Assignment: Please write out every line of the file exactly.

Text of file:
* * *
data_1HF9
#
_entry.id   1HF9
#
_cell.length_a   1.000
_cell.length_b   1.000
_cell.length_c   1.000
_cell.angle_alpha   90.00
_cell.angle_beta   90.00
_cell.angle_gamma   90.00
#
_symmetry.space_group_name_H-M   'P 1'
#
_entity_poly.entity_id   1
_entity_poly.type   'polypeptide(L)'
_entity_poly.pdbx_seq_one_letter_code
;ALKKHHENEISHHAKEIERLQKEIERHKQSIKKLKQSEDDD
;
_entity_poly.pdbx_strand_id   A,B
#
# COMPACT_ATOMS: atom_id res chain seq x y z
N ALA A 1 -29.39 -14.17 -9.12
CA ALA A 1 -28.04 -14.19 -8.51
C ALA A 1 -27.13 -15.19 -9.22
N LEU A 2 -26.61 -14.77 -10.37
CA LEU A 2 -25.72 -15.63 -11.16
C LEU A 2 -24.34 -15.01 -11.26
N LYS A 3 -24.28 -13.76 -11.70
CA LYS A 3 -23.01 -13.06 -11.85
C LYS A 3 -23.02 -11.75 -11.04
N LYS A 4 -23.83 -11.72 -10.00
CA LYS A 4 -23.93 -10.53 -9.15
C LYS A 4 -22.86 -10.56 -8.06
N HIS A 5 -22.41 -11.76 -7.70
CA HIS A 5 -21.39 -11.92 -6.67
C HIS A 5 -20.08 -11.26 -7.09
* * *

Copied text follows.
data_1HF9
#
_entry.id   1HF9
#
_cell.length_a   1.000
_cell.length_b   1.000
_cell.length_c   1.000
_cell.angle_alpha   90.00
_cell.angle_beta   90.00
_cell.angle_gamma   90.00
#
_symmetry.space_group_name_H-M   'P 1'
#
_entity_poly.entity_id   1
_entity_poly.type   'polypeptide(L)'
_entity_poly.pdbx_seq_one_letter_code
;ALKKHHENEISHHAKEIERLQKEIERHKQSIKKLKQSEDDD
;
_entity_poly.pdbx_strand_id   A,B
#
# COMPACT_ATOMS: atom_id res chain seq x y z
N ALA A 1 -29.39 -14.17 -9.12
CA ALA A 1 -28.04 -14.19 -8.51
C ALA A 1 -27.13 -15.19 -9.22
N LEU A 2 -26.61 -14.77 -10.37
CA LEU A 2 -25.72 -15.63 -11.16
C LEU A 2 -24.34 -15.01 -11.26
N LYS A 3 -24.28 -13.76 -11.70
CA LYS A 3 -23.01 -13.06 -11.85
C LYS A 3 -23.02 -11.75 -11.04
N LYS A 4 -23.83 -11.72 -10.00
CA LYS A 4 -23.93 -10.53 -9.15
C LYS A 4 -22.86 -10.56 -8.06
N HIS A 5 -22.41 -11.76 -7.70
CA HIS A 5 -21.39 -11.92 -6.67
C HIS A 5 -20.08 -11.26 -7.09